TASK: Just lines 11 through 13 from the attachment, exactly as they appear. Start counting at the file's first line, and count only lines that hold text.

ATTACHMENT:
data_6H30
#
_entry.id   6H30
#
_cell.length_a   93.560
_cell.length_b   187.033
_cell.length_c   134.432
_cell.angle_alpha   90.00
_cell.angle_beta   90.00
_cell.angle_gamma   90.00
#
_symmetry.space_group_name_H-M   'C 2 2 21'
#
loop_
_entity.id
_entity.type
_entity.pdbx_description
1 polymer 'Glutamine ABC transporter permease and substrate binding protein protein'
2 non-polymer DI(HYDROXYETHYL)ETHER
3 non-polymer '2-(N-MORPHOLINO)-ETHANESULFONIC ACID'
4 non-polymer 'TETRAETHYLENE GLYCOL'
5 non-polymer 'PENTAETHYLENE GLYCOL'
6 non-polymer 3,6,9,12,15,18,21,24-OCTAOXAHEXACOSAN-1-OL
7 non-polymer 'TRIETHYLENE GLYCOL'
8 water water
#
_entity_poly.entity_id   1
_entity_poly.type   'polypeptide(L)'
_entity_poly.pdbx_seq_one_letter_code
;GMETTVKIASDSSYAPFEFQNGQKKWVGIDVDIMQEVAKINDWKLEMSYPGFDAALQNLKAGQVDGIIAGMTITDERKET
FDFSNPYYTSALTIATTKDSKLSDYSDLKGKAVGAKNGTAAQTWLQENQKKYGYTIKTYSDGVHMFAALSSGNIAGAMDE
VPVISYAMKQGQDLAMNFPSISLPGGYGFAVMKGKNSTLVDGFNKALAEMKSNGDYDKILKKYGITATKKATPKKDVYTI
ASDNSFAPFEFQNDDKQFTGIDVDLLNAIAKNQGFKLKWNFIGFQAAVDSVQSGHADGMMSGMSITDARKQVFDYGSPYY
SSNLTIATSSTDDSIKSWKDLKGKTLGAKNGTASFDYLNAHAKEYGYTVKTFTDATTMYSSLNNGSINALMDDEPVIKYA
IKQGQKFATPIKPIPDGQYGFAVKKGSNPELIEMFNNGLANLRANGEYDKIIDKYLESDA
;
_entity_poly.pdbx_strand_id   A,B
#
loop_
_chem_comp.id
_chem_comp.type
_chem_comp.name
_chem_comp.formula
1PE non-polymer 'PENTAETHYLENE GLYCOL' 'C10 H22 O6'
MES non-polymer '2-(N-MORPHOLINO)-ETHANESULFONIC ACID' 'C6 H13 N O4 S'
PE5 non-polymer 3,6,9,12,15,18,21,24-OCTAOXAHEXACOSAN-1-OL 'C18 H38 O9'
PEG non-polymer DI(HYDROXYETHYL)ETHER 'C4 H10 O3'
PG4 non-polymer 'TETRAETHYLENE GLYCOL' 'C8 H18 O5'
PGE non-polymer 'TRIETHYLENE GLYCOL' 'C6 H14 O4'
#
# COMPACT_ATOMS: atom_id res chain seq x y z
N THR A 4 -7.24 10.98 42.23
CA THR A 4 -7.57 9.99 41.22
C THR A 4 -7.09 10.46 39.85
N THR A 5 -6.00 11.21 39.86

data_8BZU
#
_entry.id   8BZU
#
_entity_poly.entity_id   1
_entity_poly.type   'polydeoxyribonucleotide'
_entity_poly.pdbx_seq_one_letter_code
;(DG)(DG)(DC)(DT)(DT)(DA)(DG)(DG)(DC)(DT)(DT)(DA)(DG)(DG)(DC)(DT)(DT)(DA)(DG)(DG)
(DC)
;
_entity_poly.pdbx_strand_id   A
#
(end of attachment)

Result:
#
_symmetry.space_group_name_H-M   'C 2 2 21'
#